Tonka is a 6-month-old Great Dane. He spends his days riding around in a heavy duty wagon with thick rubber tires, pulled around by residents of the Women’s Reentry Center in Bangor who talk to him, groom him and take care of him. The dog has become the program’s mascot and a star among the center’s 36 residents.
The center is a program of the Maine Department of Corrections and operated through a contract with Volunteers of America Northern New England. Residents in the program must have served at least 120 days of their sentence and have approximately one year left to serve.
Program residents previously were inmates of the Women’s Center in Windham, sentenced for nonviolent crimes. The Women’s Reentry Center is designed to help women make the transition from state correctional facilities to their home communities. They volunteer at area facilities, go to college and do needlework for charitable organizations. Residents also participate in a service dog training program.
And what has Tonka done to deserve such attention — besides being a gorgeous dog?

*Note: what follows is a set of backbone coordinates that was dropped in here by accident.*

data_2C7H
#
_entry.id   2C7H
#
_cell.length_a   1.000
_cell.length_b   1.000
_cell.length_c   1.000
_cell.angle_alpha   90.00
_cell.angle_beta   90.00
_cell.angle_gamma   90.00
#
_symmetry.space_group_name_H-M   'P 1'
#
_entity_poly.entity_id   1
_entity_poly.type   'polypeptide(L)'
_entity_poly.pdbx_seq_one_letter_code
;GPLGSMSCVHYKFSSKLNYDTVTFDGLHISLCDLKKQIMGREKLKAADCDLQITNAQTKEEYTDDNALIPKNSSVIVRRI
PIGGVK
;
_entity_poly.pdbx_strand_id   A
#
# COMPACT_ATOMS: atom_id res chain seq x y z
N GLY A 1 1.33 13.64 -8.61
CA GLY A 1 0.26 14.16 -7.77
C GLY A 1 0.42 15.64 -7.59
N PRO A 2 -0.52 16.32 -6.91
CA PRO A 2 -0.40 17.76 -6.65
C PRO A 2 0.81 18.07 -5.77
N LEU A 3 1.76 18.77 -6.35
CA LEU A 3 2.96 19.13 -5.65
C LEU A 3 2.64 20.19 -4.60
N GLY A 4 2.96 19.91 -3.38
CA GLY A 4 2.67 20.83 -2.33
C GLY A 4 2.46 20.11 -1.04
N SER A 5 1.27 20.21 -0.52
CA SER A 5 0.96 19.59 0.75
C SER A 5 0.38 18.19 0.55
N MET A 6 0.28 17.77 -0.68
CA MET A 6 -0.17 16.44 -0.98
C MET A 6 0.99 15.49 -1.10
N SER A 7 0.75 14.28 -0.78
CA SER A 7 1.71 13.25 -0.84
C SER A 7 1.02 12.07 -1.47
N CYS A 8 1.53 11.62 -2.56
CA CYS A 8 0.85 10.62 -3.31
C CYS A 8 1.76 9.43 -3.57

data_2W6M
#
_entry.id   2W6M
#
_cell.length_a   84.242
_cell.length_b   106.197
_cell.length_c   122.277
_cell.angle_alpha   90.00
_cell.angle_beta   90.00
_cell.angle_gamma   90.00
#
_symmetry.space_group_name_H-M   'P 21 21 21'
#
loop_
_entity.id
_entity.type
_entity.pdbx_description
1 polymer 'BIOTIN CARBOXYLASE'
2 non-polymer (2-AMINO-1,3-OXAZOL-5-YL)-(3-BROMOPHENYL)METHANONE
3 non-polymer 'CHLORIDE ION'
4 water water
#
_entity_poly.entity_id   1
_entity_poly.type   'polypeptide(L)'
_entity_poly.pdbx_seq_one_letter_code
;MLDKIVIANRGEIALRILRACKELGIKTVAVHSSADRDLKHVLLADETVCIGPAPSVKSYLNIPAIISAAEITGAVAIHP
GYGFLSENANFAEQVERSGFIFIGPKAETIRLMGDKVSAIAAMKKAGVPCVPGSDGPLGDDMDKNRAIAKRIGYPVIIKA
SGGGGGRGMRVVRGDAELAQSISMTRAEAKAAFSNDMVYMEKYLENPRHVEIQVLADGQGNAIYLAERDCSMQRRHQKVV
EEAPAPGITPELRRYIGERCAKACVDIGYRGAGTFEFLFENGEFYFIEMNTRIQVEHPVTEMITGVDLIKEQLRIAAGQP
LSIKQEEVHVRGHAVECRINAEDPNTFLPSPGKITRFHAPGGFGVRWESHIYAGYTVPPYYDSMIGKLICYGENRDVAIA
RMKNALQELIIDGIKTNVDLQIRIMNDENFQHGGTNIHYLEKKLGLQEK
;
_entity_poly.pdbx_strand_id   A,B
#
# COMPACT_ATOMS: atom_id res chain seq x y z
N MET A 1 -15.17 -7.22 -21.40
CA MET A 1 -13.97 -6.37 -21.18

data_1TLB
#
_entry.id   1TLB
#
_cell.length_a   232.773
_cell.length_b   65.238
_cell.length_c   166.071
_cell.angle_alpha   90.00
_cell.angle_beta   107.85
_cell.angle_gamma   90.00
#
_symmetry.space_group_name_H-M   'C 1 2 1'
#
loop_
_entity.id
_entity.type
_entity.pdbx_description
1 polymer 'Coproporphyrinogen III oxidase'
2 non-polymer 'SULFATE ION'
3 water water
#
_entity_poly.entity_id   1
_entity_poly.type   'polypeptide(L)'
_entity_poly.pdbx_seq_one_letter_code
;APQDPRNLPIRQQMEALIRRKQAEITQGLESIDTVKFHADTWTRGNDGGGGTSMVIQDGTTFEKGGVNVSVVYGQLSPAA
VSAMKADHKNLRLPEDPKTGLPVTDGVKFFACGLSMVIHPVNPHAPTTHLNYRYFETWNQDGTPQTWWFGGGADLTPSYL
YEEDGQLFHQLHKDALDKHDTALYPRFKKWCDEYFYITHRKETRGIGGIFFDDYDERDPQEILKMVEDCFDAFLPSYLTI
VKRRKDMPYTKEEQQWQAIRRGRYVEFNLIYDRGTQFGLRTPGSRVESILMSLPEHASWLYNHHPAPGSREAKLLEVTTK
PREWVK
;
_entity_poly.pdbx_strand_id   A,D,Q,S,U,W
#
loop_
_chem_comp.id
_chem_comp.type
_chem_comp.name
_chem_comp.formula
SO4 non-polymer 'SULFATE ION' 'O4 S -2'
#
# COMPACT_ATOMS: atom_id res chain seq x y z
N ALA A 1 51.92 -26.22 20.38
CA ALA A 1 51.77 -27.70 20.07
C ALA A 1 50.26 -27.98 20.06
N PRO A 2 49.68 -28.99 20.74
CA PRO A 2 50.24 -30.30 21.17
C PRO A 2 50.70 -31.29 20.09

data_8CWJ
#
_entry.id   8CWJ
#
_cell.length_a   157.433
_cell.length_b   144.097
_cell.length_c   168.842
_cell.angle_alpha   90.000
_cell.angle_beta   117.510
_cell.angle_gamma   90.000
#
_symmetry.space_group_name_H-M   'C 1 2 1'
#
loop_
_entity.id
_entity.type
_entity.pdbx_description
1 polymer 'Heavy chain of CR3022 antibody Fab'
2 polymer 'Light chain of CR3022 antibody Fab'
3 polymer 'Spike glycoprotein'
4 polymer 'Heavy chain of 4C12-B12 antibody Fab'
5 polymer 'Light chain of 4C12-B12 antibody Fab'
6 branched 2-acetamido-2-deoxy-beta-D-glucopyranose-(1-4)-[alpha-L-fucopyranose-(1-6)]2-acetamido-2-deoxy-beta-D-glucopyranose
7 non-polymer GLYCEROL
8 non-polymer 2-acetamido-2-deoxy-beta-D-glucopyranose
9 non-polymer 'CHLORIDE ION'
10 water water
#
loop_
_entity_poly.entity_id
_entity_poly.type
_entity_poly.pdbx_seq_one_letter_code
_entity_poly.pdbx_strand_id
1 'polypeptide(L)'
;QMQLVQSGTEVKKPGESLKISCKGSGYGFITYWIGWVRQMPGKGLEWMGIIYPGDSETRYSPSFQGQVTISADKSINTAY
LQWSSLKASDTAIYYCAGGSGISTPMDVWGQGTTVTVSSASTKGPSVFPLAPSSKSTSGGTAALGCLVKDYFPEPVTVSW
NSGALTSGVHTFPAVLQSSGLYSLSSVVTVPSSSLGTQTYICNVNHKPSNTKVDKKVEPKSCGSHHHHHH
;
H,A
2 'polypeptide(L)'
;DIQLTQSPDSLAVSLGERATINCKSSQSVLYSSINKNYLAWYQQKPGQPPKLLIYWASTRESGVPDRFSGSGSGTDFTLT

Well, for one thing, the huge canine has survived in spite of big odds against him. Tonka, said his owner Judy Keyser, a residential manager who works at the center, became partially paralyzed when he was 4 days old after his mother died.
Told that the puppy was too ill to survive, Keyser was advised to have him euthanized, but she decided against it. And since it was impossible to leave the helpless puppy home alone, she brought him to work with her each day at the center where he was fed, cuddled, petted and his will to live bolstered — which, as it turned out, became a source of joy for center residents.
“Tonka really brought everyone in this building together,” Keyser said.
“I just love him,” said Nancy (not her real name), a center resident, who towed Tonka into the corridor to show him off. “He’s everybody’s kid.” Nancy is one of the women who takes care of Tonka. The experience, she said, has been the catalyst for her to plan a career working with animals after she is released.
The brown-and-white dog with a regal bearing seemed to know that he enjoys special status in the hearts of the women at the center. “We taught him to walk,” Nancy said, proudly. Not easily, or steadily, but with help he can stand and take steps.
Soon, Tonka will undergo surgery expected to improve his condition somewhat. Keyser said veterinarians in Newport and Pittsfield have been especially encouraging and helpful in taking care of the dog’s health.
“Tonka does a lot for morale here,” Nancy said. “He woofs at you if it’s a bad day and someone cries. So we have to stop crying because we don’t want Tonka upset, too. He has overcome so much. I look at him and think if he can survive what he’s been through, then I can survive what I’ve been through, too.”